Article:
I created these online lessons during the global pandemic of Covid-19 in March 2020. My students and I are all quarantined in our homes but we need to keep on learning. I sent all my students home with drawing paper, a pencil and a Sharpie marker. Some students, if they were absent on the last day before the quarantine, might only have lined notebook paper at home. They all have Chromebooks and Wifi access.

We started out by inventing imaginary animals using the website Switch Zoo.




Next, students drew their favorite new animal on paper, photographed it with their cell phone and sent it to me.

After that, my students found three photographs online of interesting landscapes that could function as biomes for their imaginary animals. 

We discussed the elements of a landscape after I showed them this video:



Their next job was to find all the landscape elements in the three images they downloaded. I wanted them to understand that images could look completely unique but still have backgrounds, middle grounds, foregrounds, overlapping, horizons, atmospheric perspective etc. 

Finally, students used something from each of the three images to create an original drawing of a biome where their new animal could live.

Finally, we are ready to create some digital art. After some research I have decided that the best online digital art editing website is Photopea. It works beautifully with a Chromebook because you don't have to download anything. I found that the website Background Burner worked the best for removing the backgrounds from photographs. They request that you create a free account (I did) which you need to verify via a working email address. The video below explains how I used both websites together to create an entirely new image:



You may want to save a layered file in Photopea so you can keep working on it the next day. How do you do that on a Chromebook? This tutorial shows you how.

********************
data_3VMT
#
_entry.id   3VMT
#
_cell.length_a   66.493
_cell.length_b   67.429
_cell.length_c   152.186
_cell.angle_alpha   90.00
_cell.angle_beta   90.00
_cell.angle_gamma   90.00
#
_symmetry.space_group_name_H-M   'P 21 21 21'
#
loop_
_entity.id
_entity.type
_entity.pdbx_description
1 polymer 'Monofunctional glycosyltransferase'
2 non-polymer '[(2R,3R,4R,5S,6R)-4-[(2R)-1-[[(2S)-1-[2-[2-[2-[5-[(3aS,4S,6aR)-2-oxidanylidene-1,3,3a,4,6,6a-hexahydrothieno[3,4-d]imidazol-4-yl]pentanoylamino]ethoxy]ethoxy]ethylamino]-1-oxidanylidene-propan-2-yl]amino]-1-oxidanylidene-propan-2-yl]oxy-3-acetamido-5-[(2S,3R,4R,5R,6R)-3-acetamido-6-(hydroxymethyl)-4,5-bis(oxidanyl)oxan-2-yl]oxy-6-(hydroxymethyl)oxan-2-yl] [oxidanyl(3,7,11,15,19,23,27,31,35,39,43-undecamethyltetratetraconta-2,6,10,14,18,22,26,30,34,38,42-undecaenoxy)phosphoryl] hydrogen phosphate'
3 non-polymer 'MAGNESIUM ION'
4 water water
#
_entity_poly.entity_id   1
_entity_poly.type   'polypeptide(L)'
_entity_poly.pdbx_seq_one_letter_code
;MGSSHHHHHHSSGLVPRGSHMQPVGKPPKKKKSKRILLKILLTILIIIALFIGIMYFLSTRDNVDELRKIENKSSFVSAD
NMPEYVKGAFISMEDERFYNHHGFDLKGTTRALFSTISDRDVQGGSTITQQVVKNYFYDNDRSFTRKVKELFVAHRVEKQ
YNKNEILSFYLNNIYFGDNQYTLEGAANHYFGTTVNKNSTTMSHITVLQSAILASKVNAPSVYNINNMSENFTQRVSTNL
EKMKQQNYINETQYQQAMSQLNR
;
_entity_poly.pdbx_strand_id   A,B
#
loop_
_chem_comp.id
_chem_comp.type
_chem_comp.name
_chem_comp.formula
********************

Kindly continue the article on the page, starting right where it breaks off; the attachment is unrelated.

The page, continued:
Unfortunately the size limit is 10MB. If you have a larger file, I suggest you save each layer separately as a PNG and then reassemble the PSD into layers the next day. Not idea, but that is the best workaround I can think of.

Illustrating a Story


Now it is time to create your story. You are an explorer. You travel to a distant and unfamiliar environment (your biome drawing) where you discover a new animal, that has never been seen before by humankind. 

You will be using Background Burner and Photopea to create your images but you will be putting your visual story together using the website Storyboard That

After experimenting with a free trial teacher membership on the Storyboard That website, I have decided to pay a nominal fee to extend my educator account until the end of the school year. The company was very gracious, given the circumstances of our quarantine, and the cost was very reasonable. The video below gives all the details about how to use Storyboard That if you have a full educational membership: